Household cleaning products exist to solve a variety of common problems and concerns. Worried about germs on your kitchen counter? Use this disinfectant spray and chop your veggies without fear! Got kids and pets who track dirt and bacteria across your floors? Don’t panic, just mop them up with this special liquid and all your cares will disappear! In the never-ending laundry list of places that can collect dust, dander or mold (gasp!), in your home, there is a spiffy cleaner designed specifically to take on the chore.
Knowing this can bring great comfort to the modern homeowner. But, how many of us actually know what those super-secret cleaning ingredients are? Let alone their potential negative side effects… It’s a rabbit hole that many of us are wary to go down because goodness knows if we found out something was wrong with the products we rely on to stave off the cold virus and mold, how could we maintain a sterile home environment? (We know, we know, it’s a terrifying thought.)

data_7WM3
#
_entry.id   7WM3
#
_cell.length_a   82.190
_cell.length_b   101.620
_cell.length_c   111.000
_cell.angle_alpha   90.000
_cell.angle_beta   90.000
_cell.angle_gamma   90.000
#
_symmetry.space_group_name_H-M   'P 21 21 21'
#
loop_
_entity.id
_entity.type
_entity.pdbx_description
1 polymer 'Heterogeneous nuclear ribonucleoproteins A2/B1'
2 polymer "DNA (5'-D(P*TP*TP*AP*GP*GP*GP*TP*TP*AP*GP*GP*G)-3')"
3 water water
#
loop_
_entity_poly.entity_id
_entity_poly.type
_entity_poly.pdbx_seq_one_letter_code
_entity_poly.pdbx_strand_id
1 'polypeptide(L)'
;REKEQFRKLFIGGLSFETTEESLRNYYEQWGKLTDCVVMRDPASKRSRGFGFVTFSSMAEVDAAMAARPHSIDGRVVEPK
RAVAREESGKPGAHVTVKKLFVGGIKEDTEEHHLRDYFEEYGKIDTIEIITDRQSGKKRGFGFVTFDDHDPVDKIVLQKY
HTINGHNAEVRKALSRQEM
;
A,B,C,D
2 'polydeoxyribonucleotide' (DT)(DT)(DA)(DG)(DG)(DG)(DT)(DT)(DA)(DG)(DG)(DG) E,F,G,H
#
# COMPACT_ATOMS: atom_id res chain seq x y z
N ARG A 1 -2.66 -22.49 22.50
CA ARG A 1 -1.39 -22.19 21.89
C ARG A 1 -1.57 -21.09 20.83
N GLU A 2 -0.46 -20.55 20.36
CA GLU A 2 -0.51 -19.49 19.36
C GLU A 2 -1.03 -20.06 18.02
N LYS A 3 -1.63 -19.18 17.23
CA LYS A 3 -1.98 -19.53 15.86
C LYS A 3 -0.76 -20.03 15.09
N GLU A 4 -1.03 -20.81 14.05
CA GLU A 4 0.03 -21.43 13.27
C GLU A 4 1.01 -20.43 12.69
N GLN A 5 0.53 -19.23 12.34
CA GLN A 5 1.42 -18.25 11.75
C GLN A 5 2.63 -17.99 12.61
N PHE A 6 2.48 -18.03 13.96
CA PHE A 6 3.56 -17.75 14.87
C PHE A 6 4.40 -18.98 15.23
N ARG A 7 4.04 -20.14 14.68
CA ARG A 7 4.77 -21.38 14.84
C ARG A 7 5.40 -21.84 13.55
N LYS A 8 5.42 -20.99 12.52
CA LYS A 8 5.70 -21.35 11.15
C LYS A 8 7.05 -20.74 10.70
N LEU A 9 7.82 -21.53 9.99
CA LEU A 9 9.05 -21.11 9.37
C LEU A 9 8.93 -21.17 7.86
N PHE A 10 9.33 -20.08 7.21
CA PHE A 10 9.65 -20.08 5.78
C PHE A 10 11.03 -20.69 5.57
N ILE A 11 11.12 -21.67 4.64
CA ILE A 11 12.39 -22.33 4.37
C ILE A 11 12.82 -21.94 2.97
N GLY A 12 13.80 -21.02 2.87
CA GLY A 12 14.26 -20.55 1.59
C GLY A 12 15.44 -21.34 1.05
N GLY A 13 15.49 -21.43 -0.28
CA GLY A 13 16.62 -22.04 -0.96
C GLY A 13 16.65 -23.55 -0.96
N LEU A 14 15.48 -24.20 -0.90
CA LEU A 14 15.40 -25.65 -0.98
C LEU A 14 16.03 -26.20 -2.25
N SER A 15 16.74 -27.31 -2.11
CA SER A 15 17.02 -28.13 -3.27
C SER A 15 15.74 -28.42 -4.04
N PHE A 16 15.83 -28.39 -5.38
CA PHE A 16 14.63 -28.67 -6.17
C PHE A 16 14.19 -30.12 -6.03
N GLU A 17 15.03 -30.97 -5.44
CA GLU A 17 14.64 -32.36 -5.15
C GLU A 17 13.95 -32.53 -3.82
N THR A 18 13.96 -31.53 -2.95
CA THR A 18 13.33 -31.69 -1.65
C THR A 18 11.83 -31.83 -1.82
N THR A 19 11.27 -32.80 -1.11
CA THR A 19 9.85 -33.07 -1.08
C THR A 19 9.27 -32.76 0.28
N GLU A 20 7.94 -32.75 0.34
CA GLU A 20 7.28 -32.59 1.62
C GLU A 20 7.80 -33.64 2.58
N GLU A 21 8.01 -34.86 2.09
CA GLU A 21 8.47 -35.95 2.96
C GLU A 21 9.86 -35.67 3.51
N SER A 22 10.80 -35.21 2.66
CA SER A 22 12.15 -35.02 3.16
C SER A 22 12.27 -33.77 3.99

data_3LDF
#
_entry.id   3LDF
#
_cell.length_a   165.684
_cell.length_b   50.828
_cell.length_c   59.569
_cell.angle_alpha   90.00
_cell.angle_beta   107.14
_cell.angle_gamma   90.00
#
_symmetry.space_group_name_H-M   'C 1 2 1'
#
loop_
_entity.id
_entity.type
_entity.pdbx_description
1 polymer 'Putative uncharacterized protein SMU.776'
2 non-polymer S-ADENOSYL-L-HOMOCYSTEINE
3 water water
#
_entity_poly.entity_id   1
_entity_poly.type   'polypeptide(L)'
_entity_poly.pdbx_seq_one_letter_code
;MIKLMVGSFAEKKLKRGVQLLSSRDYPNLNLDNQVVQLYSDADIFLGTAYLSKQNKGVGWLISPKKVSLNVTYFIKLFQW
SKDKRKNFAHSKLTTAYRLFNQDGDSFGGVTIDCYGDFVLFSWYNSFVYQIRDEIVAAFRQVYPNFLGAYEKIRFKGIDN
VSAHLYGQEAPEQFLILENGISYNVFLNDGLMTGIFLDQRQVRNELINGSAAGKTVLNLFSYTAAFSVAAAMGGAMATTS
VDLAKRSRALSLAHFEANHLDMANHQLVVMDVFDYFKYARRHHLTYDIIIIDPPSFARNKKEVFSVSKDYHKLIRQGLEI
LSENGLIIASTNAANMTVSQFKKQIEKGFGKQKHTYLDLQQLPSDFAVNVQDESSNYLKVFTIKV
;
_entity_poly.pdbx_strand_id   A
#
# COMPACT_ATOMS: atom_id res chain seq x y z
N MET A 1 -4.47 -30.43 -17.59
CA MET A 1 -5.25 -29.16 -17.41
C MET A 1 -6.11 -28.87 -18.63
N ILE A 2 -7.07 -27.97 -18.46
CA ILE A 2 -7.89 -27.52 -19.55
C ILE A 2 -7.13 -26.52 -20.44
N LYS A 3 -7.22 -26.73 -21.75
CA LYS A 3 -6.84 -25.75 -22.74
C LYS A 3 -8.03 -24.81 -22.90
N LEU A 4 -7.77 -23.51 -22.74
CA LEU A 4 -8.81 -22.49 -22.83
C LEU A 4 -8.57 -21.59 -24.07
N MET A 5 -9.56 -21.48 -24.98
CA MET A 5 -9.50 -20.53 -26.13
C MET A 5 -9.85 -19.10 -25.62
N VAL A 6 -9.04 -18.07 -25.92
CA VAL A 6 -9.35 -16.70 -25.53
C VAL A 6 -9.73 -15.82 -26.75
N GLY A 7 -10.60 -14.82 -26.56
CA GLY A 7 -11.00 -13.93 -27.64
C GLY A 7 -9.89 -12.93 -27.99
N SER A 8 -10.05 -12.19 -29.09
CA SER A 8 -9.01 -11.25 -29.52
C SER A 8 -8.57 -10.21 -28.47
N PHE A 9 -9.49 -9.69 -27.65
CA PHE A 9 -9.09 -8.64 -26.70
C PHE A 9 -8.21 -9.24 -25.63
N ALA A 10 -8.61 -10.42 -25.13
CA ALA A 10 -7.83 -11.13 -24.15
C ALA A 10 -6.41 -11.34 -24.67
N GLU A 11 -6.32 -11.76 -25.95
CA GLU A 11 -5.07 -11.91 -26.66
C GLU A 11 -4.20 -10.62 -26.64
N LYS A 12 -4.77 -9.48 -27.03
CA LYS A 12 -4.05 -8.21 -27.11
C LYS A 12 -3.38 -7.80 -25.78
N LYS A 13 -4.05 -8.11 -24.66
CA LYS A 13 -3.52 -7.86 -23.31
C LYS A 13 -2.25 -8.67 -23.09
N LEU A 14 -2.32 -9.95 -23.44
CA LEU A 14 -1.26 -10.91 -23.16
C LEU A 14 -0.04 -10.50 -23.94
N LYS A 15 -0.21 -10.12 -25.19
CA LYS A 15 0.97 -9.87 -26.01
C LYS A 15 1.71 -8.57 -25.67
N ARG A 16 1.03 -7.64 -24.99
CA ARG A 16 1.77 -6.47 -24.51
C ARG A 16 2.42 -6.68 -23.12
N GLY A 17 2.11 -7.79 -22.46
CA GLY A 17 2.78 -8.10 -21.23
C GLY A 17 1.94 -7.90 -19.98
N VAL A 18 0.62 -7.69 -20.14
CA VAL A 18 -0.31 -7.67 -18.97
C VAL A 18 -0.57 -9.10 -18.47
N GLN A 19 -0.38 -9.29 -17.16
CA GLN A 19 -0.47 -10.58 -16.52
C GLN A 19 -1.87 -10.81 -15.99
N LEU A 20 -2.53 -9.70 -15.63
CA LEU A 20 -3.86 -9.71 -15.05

Well, it turns out that this kind of mindset is exactly what has led the companies who make these cleaners to leave the sordid details about their actual contents off of the label.
Do American Consumers Have the Right to Know What’s in Cleaning Products?
According to the Environmental Working Group (EWG), cleaning products, unlike food or personal care products, are not required by federal law to display a list of ingredients. Effectively, this means that even if consumers were aware of certain chemicals or ingredients that are known to be harmful to health, they would not be able to tell whether or not these items are included in the products they purchase. For example, most people are conscious of the fact that formaldehyde is not something they want to inhale – let alone spread across wide surfaces of their homes.
Without a requirement to disclose the ingredients in products, companies can opt to formulate their sprays, solutions and detergents with chemicals that “get the job done,” even if that comes at a cost to personal health.
Regulation of these trade secret chemicals is left up to the Toxic Substances Control Act of 1976, which regulates industrial chemicals. According to EWG, this act called for regulators to focus on newly created chemicals, allowing them to ignore the over 60,000 substances that were already in circulation.